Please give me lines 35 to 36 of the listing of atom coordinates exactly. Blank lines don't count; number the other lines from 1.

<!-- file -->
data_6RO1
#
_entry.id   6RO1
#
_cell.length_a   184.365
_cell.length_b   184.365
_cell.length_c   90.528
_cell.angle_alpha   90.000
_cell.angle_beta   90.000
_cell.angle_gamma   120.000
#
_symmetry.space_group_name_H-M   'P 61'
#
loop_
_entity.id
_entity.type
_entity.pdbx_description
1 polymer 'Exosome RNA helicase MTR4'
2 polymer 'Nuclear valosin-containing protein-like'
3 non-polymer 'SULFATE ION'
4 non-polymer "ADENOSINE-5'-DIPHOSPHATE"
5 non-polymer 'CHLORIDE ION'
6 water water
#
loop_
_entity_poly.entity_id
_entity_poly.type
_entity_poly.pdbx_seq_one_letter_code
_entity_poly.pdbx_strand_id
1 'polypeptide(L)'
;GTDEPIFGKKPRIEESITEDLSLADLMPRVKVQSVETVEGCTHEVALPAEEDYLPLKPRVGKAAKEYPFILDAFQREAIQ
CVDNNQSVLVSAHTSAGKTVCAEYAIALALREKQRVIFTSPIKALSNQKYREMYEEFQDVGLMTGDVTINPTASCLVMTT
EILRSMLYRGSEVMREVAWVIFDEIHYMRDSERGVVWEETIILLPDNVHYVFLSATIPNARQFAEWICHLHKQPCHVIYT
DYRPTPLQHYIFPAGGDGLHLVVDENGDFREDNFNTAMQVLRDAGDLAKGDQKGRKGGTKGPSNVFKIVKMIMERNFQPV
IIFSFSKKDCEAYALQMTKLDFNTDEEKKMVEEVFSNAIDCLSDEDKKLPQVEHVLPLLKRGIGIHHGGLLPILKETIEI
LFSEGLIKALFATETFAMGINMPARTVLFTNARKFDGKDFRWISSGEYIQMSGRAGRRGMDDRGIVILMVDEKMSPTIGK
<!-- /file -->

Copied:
IIFSFSKKDCEAYALQMTKLDFNTDEEKKMVEEVFSNAIDCLSDEDKKLPQVEHVLPLLKRGIGIHHGGLLPILKETIEI
LFSEGLIKALFATETFAMGINMPARTVLFTNARKFDGKDFRWISSGEYIQMSGRAGRRGMDDRGIVILMVDEKMSPTIGK